Stephan Kinsella is Founder and Executive Editor of Libertarian Papers, Founder and Director of the Center for the Study of Innovative Freedom (C4SIF), a member of the Editorial Board of Reason Papers, a member of the Editorial Advisory Board of the Molinari Review, a member of the Advisory Board of the Lexington Books series Capitalist Thought: Studies in Philosophy, Politics, and Economics, and a member of the Advisory Council of the Government Wast and Over-regulation Council of the Our America Initiative (2014—). A registered patent attorney and former adjunct professor at South Texas College of Law, Stephan has published numerous articles and books on IP law, international law, and the application of libertarian principles to legal topics. He received an LL.M. in international business law from King’s College London, a JD from the Paul M. Hebert Law Center at LSU, and BSEE and MSEE degrees from LSU. • firstname.lastname@example.org
I’m from Prairieville, Louisiana, a small town near Baton Rouge. I graduated from Catholic High School in Baton Rouge in 1983, and attended LSU from 1983 to 1991 (B.S. & M.S., electrical engineering, 1987 and 1990; JD, LSU’s Paul M. Hebert Law Center, 1991). I attended King’s College London–University of London from 1991 to 1992, and received an LL.M. in international business law in 1992. I’m married; my wife and I have one child.
I am a registered patent attorney and have practiced law since 1992, initially with Jackson Walker L.L.P. in Houston (1992-94), in the firm’s oil & gas, international, and intellectual property sections. I moved in 1994 to Philadelphia, where I practiced IP law with Schnader Harrison LLP (1994-97), and then with Duane Morris LLP (1997-2000). In late 1997 I moved back to Houston, where I opened Duane Morris’s Houston office and was a partner in the IP Department. In late 2000, I left Duane Morris to become general counsel for one of my clients, Applied Optoelectronics, Inc., a laser manufacturer in Sugar Land. In March 2012 I formed my own law practice. I also taught for two years as Adjunct Professor (computer law) at South Texas College of Law.
I’ve been interested in libertarianism since about 1982, due in part to the influence of Ayn Rand and later Rothbard, Mises, Milton Friedman, Henry Hazlitt, Frederic Bastiat, the Tannehills, and Hans-Hermann Hoppe. Since 1991, I have been writing and speaking on topics such as rights theory, legal theory, Austrian economics, anarcho-libertarianism, contract theory, inalienability, property law, causation, intellectual property, and punishment theory. Libertarian-related books include Property, Freedom, and Society: Essays in Honor of Hans-Hermann Hoppe (co-editor, with Jörg Guido Hülsmann, Mises Institute, 2009); Against Intellectual Property (Mises Institute, 2008); and Law in a Libertarian World: Legal Foundations of a Free Society, an edited selection of my libertarian articles (forthcoming 2015). Other forthcoming works include Copy This Book. My article Against Intellectual Property (Journal of Libertarian Studies, Spring 2001) was the winner of the Mises Institute’s O.P. Alford III Prize for article published during 2001–2002 that best advances libertarian scholarship, awarded at the eighth Austrian Scholars Conference, March 16, 2002, Auburn, Alabama.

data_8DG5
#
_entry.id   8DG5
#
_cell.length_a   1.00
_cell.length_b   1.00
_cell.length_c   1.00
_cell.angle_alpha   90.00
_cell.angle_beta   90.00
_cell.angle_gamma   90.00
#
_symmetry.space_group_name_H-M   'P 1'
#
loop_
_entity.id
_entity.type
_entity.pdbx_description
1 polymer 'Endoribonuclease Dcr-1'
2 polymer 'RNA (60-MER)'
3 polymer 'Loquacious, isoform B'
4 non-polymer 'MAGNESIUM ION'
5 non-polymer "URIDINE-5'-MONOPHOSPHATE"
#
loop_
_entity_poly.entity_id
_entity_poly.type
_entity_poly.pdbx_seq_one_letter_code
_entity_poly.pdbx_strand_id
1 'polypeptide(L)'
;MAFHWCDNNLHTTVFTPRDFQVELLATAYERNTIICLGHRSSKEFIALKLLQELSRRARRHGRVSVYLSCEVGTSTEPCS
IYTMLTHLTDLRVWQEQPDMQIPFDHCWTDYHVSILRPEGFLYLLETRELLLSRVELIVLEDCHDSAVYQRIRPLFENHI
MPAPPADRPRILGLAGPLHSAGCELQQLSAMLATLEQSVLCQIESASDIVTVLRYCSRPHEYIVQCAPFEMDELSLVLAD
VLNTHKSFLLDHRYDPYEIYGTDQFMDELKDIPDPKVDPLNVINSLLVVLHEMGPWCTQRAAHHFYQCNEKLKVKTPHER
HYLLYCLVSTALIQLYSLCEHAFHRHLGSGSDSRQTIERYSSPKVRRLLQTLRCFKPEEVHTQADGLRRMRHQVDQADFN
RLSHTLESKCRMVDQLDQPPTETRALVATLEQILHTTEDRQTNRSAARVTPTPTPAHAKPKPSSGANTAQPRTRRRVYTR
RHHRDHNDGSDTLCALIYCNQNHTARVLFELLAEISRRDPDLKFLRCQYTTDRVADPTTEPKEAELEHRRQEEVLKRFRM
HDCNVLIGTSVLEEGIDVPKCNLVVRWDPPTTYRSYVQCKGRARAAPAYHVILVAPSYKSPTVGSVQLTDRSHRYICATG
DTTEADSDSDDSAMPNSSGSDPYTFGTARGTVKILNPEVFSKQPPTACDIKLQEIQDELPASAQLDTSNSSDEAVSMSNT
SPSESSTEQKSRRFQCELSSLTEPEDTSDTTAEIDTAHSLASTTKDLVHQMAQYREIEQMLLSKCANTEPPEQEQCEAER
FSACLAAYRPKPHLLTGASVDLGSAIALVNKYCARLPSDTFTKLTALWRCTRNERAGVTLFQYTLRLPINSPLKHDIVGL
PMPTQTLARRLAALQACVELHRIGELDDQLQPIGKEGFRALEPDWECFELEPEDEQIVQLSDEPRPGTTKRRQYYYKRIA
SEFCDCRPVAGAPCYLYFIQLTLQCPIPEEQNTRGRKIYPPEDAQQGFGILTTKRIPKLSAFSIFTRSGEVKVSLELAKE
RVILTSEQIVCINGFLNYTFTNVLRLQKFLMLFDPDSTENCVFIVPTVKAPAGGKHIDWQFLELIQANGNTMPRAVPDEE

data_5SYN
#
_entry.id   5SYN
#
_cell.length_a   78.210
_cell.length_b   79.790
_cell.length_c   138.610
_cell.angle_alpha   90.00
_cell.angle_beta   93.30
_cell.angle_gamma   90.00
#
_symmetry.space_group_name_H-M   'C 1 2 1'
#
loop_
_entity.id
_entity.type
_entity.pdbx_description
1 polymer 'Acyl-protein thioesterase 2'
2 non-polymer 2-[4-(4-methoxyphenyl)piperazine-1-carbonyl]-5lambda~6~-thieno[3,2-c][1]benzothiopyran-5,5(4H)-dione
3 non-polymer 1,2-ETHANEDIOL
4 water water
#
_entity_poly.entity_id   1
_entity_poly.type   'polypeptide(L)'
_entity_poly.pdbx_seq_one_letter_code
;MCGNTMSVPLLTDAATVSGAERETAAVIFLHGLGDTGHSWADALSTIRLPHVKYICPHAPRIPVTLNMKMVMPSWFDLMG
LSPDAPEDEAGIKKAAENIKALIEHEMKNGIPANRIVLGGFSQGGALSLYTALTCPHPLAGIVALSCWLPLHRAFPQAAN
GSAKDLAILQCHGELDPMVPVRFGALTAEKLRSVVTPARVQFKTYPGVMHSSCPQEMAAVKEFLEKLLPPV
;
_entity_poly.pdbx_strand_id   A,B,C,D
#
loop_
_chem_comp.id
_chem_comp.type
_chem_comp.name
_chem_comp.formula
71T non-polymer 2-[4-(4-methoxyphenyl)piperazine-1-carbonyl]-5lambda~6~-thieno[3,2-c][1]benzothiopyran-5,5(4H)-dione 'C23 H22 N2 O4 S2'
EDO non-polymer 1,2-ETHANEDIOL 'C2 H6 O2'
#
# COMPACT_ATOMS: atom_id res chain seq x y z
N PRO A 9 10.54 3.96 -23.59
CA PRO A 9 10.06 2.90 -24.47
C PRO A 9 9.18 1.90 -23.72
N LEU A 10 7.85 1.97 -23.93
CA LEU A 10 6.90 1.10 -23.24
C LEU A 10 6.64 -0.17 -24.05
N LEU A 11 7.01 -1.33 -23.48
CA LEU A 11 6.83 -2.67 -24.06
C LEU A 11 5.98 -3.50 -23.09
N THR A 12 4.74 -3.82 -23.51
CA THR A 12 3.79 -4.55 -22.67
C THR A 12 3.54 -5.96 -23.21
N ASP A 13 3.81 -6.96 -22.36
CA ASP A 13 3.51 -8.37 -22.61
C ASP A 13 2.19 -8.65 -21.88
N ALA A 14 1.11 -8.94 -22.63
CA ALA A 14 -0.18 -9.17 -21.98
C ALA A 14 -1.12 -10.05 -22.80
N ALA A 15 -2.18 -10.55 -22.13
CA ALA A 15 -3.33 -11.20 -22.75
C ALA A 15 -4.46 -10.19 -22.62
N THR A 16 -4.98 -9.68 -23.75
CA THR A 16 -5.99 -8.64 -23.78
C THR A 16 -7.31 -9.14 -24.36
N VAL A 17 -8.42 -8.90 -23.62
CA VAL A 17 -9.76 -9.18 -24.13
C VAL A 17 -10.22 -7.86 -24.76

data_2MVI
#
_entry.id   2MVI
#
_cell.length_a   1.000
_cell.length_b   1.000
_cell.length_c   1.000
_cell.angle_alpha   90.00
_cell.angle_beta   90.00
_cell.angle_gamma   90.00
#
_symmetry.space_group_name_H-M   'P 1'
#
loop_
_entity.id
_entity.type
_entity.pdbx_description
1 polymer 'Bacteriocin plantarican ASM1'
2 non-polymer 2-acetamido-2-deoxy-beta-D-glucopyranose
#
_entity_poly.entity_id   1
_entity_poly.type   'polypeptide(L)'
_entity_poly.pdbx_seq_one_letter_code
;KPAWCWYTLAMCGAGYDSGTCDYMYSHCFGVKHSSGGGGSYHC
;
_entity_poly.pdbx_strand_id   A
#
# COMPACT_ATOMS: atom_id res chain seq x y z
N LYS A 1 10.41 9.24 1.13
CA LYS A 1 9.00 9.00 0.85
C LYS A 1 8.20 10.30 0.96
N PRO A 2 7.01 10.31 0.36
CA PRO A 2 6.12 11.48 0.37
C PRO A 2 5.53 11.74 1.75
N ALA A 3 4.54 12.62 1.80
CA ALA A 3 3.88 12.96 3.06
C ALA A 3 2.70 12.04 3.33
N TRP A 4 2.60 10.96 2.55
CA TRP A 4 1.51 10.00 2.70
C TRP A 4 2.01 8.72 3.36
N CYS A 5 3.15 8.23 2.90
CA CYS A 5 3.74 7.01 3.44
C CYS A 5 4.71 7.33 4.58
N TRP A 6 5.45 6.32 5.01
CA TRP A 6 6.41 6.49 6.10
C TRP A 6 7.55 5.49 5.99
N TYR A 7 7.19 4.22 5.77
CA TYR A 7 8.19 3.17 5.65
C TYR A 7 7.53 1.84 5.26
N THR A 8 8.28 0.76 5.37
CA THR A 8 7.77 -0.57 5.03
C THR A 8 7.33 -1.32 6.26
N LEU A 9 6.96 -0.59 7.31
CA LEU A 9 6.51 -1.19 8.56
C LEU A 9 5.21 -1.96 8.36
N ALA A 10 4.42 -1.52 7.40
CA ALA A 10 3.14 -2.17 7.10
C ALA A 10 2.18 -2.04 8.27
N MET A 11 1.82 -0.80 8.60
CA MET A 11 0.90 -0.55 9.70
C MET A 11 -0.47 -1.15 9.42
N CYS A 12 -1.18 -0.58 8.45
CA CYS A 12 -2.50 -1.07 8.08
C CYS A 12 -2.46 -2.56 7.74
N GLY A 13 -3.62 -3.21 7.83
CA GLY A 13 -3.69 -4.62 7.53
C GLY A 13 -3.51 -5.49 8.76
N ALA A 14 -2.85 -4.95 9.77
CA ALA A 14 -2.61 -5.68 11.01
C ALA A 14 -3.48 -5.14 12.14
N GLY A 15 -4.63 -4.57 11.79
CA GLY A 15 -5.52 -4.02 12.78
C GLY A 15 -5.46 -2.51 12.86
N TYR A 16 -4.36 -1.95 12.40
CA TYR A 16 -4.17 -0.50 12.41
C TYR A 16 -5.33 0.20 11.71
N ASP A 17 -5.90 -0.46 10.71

My legal publications include International Investment, Political Risk, and Dispute Resolution: A Practitioner’s Guide (Oxford University Press, 2005); Online Contract Formation (Oceana Publications, 2004); Trademark Practice and Forms (Oxford University Press, 2001–2011; West/Thomson Reuters 2011–2013); World Online Business Law (Oxford University Press, 2003–2011); Digest of Commercial Laws of the World (Oxford University Press, 1998-2013); Protecting Foreign Investment Under International Law: Legal Aspects of Political Risk (Oceana Publications, 1997); and Louisiana Civil Law Dictionary (Quid Pro Books, 2011).
I have delivered speeches and taught on a variety of legal and political topics before various institutions and fora, including the Mises Institute’s Austrian Scholars Conference, Mises University, and Rothbard Graduate Seminar; the Federalist Society; South Texas College of Law; Yale University; Texas Students for Liberty; New York Liberty Fest; The Adam Smith Institute (Moscow); the International Conference on the Unity of Sciences; HOBY Texas Leadership Seminar; the Liberální Institut; the Property and Freedom Society; New York University School of Law; and various documentaries, radio shows, and podcasts; and at locations including Auburn, Alabama; Houston; Philadelphia; Seoul, Korea; Prague, Czech Republic; Bodrum, Turkey; Austin, Texas; Baton Rouge, Louisiana; New York City. Further information may be found on my Speaking, Teaching and Media page.
I am a member of the Editorial Board of Reason Papers (since 2009), a member of the Editorial Board of Reason Papers, a member of the Editorial Advisory Board of the Molinari Review (since 2015), a member of the Editorial Board of The Journal of Peace, Prosperity & Freedom [Australia], a member of the Advisory Council of the Government Wast and Over-regulation Council of the Our America Initiative (2014—), the founder and Executive Editor of Libertarian Papers (January 2009-present), and founder and Director of the Center for the Study of Innovative Freedom (C4SIF, Oct. 2010-present). I was Book Review Editor of the Journal of Libertarian Studies (Mises Institute, 2000–2004) and a member of the Advisory Panel of the Center for a Stateless Society (C4SS) (2009–2012). I’ve also taught courses at the online Mises Academy.
- Speaking, Teaching and Media
- Libertarian Publications
- Legal Publications
- How I Became A Libertarian, December 18, 2002, LewRockwell.com
- Legal Bio & CV
- Kudos—praise and criticism of moi
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